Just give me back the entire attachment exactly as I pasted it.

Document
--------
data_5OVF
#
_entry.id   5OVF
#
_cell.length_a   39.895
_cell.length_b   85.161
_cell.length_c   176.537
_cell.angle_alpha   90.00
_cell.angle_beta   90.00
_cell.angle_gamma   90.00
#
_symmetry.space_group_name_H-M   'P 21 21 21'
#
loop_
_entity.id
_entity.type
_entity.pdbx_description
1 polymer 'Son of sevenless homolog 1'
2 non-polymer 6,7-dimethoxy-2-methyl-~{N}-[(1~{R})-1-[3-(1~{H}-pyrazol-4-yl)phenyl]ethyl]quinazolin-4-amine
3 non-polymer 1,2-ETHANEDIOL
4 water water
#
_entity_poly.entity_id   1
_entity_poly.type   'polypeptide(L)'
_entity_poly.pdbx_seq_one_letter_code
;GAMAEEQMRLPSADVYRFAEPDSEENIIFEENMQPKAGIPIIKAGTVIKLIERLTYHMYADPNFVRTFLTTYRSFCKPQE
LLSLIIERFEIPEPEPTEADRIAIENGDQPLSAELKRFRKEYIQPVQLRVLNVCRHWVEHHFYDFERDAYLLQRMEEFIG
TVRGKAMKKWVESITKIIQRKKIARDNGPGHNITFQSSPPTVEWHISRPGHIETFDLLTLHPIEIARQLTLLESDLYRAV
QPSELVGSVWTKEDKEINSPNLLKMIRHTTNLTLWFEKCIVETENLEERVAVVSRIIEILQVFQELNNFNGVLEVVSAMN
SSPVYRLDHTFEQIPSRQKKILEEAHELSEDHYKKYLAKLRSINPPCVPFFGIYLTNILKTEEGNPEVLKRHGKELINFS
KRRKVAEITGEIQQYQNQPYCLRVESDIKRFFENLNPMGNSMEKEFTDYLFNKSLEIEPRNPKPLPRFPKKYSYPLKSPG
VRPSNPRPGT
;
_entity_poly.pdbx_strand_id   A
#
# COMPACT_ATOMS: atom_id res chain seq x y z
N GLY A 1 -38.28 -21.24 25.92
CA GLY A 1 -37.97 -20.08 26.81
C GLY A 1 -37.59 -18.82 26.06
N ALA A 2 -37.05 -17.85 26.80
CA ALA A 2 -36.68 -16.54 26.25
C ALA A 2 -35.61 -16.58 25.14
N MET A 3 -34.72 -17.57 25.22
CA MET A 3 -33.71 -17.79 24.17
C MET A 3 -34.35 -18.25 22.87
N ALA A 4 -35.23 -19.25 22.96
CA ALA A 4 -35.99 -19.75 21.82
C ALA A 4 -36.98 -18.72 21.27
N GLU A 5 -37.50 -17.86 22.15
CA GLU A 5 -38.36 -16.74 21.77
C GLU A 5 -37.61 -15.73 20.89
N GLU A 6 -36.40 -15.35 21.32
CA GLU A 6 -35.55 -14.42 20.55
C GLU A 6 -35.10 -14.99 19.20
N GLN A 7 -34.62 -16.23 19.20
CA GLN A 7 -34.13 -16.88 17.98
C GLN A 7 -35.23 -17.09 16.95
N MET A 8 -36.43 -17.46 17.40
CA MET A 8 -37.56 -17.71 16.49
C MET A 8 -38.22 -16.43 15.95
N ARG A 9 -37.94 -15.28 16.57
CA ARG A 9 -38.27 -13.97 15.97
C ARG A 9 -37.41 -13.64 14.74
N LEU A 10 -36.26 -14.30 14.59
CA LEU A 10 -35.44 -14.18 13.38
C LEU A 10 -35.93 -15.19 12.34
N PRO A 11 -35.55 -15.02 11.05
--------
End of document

data_5OVF
#
_entry.id   5OVF
#
_cell.length_a   39.895
_cell.length_b   85.161
_cell.length_c   176.537
_cell.angle_alpha   90.00
_cell.angle_beta   90.00
_cell.angle_gamma   90.00
#
_symmetry.space_group_name_H-M   'P 21 21 21'
#
loop_
_entity.id
_entity.type
_entity.pdbx_description
1 polymer 'Son of sevenless homolog 1'
2 non-polymer 6,7-dimethoxy-2-methyl-~{N}-[(1~{R})-1-[3-(1~{H}-pyrazol-4-yl)phenyl]ethyl]quinazolin-4-amine
3 non-polymer 1,2-ETHANEDIOL
4 water water
#
_entity_poly.entity_id   1
_entity_poly.type   'polypeptide(L)'
_entity_poly.pdbx_seq_one_letter_code
;GAMAEEQMRLPSADVYRFAEPDSEENIIFEENMQPKAGIPIIKAGTVIKLIERLTYHMYADPNFVRTFLTTYRSFCKPQE
LLSLIIERFEIPEPEPTEADRIAIENGDQPLSAELKRFRKEYIQPVQLRVLNVCRHWVEHHFYDFERDAYLLQRMEEFIG
TVRGKAMKKWVESITKIIQRKKIARDNGPGHNITFQSSPPTVEWHISRPGHIETFDLLTLHPIEIARQLTLLESDLYRAV
QPSELVGSVWTKEDKEINSPNLLKMIRHTTNLTLWFEKCIVETENLEERVAVVSRIIEILQVFQELNNFNGVLEVVSAMN
SSPVYRLDHTFEQIPSRQKKILEEAHELSEDHYKKYLAKLRSINPPCVPFFGIYLTNILKTEEGNPEVLKRHGKELINFS
KRRKVAEITGEIQQYQNQPYCLRVESDIKRFFENLNPMGNSMEKEFTDYLFNKSLEIEPRNPKPLPRFPKKYSYPLKSPG
VRPSNPRPGT
;
_entity_poly.pdbx_strand_id   A
#
# COMPACT_ATOMS: atom_id res chain seq x y z
N GLY A 1 -38.28 -21.24 25.92
CA GLY A 1 -37.97 -20.08 26.81
C GLY A 1 -37.59 -18.82 26.06
N ALA A 2 -37.05 -17.85 26.80
CA ALA A 2 -36.68 -16.54 26.25
C ALA A 2 -35.61 -16.58 25.14
N MET A 3 -34.72 -17.57 25.22
CA MET A 3 -33.71 -17.79 24.17
C MET A 3 -34.35 -18.25 22.87
N ALA A 4 -35.23 -19.25 22.96
CA ALA A 4 -35.99 -19.75 21.82
C ALA A 4 -36.98 -18.72 21.27
N GLU A 5 -37.50 -17.86 22.15
CA GLU A 5 -38.36 -16.74 21.77
C GLU A 5 -37.61 -15.73 20.89
N GLU A 6 -36.40 -15.35 21.32
CA GLU A 6 -35.55 -14.42 20.55
C GLU A 6 -35.10 -14.99 19.20
N GLN A 7 -34.62 -16.23 19.20
CA GLN A 7 -34.13 -16.88 17.98
C GLN A 7 -35.23 -17.09 16.95
N MET A 8 -36.43 -17.46 17.40
CA MET A 8 -37.56 -17.71 16.49
C MET A 8 -38.22 -16.43 15.95
N ARG A 9 -37.94 -15.28 16.57
CA ARG A 9 -38.27 -13.97 15.97
C ARG A 9 -37.41 -13.64 14.74
N LEU A 10 -36.26 -14.30 14.59
CA LEU A 10 -35.44 -14.18 13.38
C LEU A 10 -35.93 -15.19 12.34
N PRO A 11 -35.55 -15.02 11.05